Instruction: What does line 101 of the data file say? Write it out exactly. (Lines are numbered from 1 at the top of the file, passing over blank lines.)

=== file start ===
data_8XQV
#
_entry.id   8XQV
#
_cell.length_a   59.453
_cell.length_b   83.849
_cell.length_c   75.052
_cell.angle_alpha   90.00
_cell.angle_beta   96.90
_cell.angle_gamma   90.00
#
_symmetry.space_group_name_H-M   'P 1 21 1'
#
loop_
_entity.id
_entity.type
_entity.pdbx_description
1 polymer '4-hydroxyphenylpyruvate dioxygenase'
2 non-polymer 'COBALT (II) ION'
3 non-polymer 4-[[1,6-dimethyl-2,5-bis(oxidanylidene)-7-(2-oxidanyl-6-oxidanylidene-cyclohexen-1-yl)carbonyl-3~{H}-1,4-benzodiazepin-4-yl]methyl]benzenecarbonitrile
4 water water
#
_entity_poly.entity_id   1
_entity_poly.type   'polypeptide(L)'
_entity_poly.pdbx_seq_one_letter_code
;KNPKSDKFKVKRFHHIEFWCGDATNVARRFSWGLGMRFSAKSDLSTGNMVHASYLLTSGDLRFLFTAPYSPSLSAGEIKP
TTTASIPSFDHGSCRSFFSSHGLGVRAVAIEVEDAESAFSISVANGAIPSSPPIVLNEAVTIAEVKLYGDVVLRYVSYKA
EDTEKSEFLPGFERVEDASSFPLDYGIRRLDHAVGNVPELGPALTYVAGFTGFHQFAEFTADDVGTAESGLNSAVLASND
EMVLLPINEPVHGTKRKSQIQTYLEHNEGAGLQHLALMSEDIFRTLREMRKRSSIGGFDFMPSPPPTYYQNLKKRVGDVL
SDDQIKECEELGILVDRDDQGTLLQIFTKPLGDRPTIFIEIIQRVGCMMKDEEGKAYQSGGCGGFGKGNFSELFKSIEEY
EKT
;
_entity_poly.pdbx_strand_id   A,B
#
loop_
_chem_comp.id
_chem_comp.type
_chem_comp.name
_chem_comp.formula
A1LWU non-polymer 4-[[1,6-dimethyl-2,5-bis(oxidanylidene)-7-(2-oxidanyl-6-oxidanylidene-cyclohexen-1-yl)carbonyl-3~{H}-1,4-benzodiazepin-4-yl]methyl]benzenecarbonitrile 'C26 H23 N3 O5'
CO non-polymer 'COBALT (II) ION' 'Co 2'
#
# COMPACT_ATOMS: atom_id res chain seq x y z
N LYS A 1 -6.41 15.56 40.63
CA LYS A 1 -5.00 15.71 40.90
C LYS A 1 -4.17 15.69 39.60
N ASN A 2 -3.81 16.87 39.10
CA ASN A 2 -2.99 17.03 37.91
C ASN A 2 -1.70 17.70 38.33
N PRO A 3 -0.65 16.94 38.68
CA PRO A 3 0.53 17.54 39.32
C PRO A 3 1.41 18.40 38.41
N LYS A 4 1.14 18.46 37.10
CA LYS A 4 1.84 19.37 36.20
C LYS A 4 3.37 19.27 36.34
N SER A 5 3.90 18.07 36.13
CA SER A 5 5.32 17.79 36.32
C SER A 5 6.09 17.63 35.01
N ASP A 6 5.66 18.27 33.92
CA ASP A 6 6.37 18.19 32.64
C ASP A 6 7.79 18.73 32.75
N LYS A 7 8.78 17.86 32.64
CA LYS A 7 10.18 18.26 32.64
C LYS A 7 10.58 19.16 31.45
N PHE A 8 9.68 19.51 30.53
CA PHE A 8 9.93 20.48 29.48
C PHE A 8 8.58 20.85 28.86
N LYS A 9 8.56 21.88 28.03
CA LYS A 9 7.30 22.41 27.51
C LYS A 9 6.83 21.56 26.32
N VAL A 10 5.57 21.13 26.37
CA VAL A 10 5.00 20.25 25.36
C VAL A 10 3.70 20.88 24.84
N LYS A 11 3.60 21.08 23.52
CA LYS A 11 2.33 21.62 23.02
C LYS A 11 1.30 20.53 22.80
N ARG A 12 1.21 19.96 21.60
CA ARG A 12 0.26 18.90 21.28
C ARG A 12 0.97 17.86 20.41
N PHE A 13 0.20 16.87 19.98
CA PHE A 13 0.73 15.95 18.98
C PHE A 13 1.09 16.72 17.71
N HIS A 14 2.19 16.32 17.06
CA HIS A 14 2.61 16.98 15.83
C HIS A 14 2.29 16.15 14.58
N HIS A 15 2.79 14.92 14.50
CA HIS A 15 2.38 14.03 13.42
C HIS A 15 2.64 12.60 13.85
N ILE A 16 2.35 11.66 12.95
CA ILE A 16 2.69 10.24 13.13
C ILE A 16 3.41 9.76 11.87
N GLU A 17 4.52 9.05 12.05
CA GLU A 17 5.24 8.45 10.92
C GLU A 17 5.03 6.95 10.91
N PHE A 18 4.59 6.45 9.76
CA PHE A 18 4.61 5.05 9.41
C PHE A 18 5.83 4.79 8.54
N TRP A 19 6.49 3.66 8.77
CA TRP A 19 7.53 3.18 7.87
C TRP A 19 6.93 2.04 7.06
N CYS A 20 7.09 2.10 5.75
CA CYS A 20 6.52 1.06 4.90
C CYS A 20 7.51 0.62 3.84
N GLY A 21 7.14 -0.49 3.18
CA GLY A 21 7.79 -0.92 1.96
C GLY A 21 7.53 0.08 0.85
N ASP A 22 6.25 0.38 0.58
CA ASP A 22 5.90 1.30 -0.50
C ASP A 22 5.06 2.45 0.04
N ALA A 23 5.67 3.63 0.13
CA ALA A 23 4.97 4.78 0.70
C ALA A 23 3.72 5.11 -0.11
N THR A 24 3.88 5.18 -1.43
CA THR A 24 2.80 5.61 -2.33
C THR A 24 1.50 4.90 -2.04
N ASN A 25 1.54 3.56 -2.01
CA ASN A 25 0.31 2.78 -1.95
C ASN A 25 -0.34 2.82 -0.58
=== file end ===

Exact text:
N CYS A 20 7.09 2.10 5.75